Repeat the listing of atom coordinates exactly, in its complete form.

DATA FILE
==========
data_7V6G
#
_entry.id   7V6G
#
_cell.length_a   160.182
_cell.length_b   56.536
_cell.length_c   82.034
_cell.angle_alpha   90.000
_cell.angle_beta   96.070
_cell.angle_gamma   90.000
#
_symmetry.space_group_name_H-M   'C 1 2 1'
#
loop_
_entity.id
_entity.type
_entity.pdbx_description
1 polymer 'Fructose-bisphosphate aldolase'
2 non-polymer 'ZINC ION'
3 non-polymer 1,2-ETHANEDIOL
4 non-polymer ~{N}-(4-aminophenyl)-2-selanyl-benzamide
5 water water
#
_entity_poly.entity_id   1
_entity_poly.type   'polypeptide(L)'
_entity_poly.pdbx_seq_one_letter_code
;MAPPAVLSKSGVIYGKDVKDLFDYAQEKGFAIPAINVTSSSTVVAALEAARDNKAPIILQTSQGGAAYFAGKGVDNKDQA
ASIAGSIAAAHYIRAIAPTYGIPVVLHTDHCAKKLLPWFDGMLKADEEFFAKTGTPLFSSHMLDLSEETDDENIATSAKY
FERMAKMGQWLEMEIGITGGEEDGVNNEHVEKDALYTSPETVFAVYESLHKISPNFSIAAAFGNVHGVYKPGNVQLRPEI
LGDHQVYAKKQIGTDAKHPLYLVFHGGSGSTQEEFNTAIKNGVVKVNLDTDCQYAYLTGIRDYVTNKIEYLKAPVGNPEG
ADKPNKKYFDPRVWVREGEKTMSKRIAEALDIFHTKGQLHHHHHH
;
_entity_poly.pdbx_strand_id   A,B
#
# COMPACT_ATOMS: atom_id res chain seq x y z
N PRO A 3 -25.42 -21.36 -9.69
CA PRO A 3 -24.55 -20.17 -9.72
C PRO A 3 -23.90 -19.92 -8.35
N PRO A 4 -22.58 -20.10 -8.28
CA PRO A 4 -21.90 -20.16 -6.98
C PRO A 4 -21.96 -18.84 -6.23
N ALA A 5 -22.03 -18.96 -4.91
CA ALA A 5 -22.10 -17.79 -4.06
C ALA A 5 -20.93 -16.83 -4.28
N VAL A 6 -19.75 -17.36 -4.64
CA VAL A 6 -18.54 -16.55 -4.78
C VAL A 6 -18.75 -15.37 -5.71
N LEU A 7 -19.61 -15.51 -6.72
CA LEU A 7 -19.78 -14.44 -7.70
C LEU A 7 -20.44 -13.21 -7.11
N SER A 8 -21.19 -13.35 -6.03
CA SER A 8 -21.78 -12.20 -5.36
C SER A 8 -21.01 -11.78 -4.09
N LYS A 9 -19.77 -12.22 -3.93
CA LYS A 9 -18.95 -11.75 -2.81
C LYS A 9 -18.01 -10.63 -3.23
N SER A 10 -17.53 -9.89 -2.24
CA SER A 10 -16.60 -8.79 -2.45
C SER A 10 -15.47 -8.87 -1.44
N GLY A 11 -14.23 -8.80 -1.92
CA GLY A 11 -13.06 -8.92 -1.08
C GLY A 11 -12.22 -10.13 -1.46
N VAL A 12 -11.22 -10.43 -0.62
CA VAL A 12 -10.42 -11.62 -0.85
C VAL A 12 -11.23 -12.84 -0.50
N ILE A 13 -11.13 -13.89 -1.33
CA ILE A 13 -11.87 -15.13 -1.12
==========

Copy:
data_7V6G
#
_entry.id   7V6G
#
_cell.length_a   160.182
_cell.length_b   56.536
_cell.length_c   82.034
_cell.angle_alpha   90.000
_cell.angle_beta   96.070
_cell.angle_gamma   90.000
#
_symmetry.space_group_name_H-M   'C 1 2 1'
#
loop_
_entity.id
_entity.type
_entity.pdbx_description
1 polymer 'Fructose-bisphosphate aldolase'
2 non-polymer 'ZINC ION'
3 non-polymer 1,2-ETHANEDIOL
4 non-polymer ~{N}-(4-aminophenyl)-2-selanyl-benzamide
5 water water
#
_entity_poly.entity_id   1
_entity_poly.type   'polypeptide(L)'
_entity_poly.pdbx_seq_one_letter_code
;MAPPAVLSKSGVIYGKDVKDLFDYAQEKGFAIPAINVTSSSTVVAALEAARDNKAPIILQTSQGGAAYFAGKGVDNKDQA
ASIAGSIAAAHYIRAIAPTYGIPVVLHTDHCAKKLLPWFDGMLKADEEFFAKTGTPLFSSHMLDLSEETDDENIATSAKY
FERMAKMGQWLEMEIGITGGEEDGVNNEHVEKDALYTSPETVFAVYESLHKISPNFSIAAAFGNVHGVYKPGNVQLRPEI
LGDHQVYAKKQIGTDAKHPLYLVFHGGSGSTQEEFNTAIKNGVVKVNLDTDCQYAYLTGIRDYVTNKIEYLKAPVGNPEG
ADKPNKKYFDPRVWVREGEKTMSKRIAEALDIFHTKGQLHHHHHH
;
_entity_poly.pdbx_strand_id   A,B
#
# COMPACT_ATOMS: atom_id res chain seq x y z
N PRO A 3 -25.42 -21.36 -9.69
CA PRO A 3 -24.55 -20.17 -9.72
C PRO A 3 -23.90 -19.92 -8.35
N PRO A 4 -22.58 -20.10 -8.28
CA PRO A 4 -21.90 -20.16 -6.98
C PRO A 4 -21.96 -18.84 -6.23
N ALA A 5 -22.03 -18.96 -4.91
CA ALA A 5 -22.10 -17.79 -4.06
C ALA A 5 -20.93 -16.83 -4.28
N VAL A 6 -19.75 -17.36 -4.64
CA VAL A 6 -18.54 -16.55 -4.78
C VAL A 6 -18.75 -15.37 -5.71
N LEU A 7 -19.61 -15.51 -6.72
CA LEU A 7 -19.78 -14.44 -7.70
C LEU A 7 -20.44 -13.21 -7.11
N SER A 8 -21.19 -13.35 -6.03
CA SER A 8 -21.78 -12.20 -5.36
C SER A 8 -21.01 -11.78 -4.09
N LYS A 9 -19.77 -12.22 -3.93
CA LYS A 9 -18.95 -11.75 -2.81
C LYS A 9 -18.01 -10.63 -3.23
N SER A 10 -17.53 -9.89 -2.24
CA SER A 10 -16.60 -8.79 -2.45
C SER A 10 -15.47 -8.87 -1.44
N GLY A 11 -14.23 -8.80 -1.92
CA GLY A 11 -13.06 -8.92 -1.08
C GLY A 11 -12.22 -10.13 -1.46
N VAL A 12 -11.22 -10.43 -0.62
CA VAL A 12 -10.42 -11.62 -0.85
C VAL A 12 -11.23 -12.84 -0.50
N ILE A 13 -11.13 -13.89 -1.33
CA ILE A 13 -11.87 -15.13 -1.12